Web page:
But how do we get from a certain moral discomfort, from seeing something going on around us that is wrong, to trying to do something about it? How do we decide if we want to leave the room, turn our backs, put our head down, or instead take some sort of action that will put us on a collision course with very powerful people? What if we, as truth tellers, are like blind men describing an elephant – we see only one part of a larger story? How do we decide that our faith in our leadership is misplaced, and that more is at stake then just our jobs?
When you look at the experiences of people who made the dangerous and difficult decision to act, like Daniel Ellsberg, and Sam Adams, and Sibel Edwards, Jesselyn Raddick, Colleen Rowley, Thomas Drake, Ed Snowden, Julian Assange, and many others, you realize that speaking up and doing the right thing had a primary impact. That impact wasn’t improved transparency, a more informed democracy, a more aware and alert citizenry and better government decisions by our elected leaders.
Those were all secondary impacts, and in many cases tenuous, as the improved level of national understanding seems to last for less than a single generation. No, the primary impact was the unimaginable wrath of the state aimed at the life, livelihood, reputation, family, character and credibility of the truthteller. In several cases, this included physical and psychological abuse, prison time, gag orders, and even more devious programs. The rage of the state against these truth tellers is not impulsive and short-lived – it is a forever project funded by tax dollars, and fueled by very profitable agendas.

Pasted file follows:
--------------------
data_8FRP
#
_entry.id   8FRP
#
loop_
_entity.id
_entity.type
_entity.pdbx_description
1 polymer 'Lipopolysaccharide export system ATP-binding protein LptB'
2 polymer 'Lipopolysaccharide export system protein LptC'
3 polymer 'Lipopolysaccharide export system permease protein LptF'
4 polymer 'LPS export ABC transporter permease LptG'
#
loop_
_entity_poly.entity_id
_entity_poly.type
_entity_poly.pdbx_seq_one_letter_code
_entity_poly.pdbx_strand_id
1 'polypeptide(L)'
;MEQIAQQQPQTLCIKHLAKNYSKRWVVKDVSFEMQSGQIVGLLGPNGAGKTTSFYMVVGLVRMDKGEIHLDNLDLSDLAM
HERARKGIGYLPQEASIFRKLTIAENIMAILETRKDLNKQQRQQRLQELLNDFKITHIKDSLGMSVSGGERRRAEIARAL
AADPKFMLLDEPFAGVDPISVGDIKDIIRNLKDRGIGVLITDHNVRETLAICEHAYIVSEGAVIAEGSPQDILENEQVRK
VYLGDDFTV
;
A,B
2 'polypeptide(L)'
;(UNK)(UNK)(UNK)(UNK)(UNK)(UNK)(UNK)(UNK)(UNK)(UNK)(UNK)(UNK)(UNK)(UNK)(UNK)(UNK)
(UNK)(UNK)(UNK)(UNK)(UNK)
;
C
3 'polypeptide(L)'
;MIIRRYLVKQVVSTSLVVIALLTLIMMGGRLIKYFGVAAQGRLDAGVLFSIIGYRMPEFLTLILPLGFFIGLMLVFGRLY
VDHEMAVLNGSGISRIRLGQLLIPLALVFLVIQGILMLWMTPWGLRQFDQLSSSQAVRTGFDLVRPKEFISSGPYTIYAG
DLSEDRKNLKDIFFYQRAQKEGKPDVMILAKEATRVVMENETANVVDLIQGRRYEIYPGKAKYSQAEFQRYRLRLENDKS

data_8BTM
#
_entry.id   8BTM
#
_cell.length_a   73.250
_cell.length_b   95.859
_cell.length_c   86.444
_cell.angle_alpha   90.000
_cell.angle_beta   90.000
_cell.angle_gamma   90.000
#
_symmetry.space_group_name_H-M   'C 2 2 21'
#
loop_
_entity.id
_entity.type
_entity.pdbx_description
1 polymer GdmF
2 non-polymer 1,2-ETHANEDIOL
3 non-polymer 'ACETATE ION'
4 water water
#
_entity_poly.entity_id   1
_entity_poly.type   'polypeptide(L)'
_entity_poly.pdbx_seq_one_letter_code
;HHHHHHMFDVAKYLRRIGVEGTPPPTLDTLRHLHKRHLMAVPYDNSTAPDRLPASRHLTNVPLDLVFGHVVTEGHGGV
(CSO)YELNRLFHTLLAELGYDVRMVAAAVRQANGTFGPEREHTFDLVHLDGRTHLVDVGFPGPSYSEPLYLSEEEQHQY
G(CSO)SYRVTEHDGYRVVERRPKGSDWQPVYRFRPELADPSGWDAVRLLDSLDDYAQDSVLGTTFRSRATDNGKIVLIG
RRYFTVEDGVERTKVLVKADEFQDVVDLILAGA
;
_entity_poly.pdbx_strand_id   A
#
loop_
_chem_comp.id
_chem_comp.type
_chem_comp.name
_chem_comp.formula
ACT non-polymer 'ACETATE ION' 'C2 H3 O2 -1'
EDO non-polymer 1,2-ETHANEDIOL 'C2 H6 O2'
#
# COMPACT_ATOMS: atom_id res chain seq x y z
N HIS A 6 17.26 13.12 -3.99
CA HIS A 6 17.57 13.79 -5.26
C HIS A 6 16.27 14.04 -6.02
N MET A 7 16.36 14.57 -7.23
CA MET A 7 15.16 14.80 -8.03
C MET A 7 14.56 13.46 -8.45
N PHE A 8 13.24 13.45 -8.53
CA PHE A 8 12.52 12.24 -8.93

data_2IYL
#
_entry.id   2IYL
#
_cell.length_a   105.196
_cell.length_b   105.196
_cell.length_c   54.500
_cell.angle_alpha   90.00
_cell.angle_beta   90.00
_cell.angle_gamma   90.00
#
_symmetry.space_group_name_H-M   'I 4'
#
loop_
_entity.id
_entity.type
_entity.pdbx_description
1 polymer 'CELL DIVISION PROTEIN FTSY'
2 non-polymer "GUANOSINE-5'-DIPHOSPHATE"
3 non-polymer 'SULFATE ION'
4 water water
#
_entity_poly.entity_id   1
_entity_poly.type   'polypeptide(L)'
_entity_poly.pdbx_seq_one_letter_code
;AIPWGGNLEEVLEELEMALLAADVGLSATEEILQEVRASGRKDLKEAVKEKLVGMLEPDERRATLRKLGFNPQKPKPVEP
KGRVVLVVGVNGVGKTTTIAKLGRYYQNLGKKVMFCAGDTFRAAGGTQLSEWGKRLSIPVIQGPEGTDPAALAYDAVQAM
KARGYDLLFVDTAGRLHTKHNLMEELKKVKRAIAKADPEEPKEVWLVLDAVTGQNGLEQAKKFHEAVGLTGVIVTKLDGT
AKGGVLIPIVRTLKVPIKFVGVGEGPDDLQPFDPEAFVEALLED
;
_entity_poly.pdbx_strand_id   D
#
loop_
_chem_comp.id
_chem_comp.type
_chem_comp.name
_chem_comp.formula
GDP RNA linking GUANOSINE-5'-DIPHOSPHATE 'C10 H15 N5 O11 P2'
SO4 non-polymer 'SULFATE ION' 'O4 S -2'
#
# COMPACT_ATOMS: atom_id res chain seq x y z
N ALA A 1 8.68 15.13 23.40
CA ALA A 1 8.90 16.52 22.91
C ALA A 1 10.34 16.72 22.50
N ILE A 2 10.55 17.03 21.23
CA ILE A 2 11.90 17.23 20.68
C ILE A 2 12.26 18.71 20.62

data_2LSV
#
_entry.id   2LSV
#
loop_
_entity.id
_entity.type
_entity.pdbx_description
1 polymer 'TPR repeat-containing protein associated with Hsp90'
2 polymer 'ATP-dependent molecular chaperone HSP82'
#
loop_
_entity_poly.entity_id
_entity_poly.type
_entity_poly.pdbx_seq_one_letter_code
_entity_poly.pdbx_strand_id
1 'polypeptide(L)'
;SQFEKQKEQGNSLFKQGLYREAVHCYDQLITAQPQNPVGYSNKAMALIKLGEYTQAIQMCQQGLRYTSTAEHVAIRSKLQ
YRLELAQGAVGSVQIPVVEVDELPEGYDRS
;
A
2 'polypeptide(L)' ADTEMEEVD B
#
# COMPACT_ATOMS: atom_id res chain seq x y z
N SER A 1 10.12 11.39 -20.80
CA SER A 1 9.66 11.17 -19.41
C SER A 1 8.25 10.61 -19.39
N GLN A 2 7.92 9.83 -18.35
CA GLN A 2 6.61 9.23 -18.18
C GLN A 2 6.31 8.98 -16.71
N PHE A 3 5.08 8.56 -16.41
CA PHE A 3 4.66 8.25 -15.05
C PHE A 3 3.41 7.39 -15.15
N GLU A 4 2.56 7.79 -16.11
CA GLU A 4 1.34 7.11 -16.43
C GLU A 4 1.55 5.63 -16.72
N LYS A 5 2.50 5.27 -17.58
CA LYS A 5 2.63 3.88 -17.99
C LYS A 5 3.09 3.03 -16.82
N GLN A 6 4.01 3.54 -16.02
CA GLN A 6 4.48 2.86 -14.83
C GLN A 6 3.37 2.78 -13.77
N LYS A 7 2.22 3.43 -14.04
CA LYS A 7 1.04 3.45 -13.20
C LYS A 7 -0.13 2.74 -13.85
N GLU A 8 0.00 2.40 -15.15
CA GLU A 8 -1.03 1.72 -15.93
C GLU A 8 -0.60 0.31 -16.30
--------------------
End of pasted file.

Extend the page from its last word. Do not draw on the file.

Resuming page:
Knowing all of this, can we really expect to see a healthy and growing flow of truth tellers, whistleblowers, and simply bold honest people speaking out about government lies?
I think we can, and I am optimistic about the possibilities of better government through honest, bold, and forthright people working in and around this government.
To start with, as I mentioned, we as government employees and uniformed service-members need to have a solid sense of right and wrong. We need to cultivate a sense of justice. In a wonderful way, our younger generations are well prepared for this, at least in terms of cultivating a sense of justice. The young people we see portrayed, often disparagingly, as young socialists may not completely understand the nature of government or the state, but they do cherish ideas of justice.
Image on the right: The conquering of Iraq on a bed of lies. (U.S. Marines) \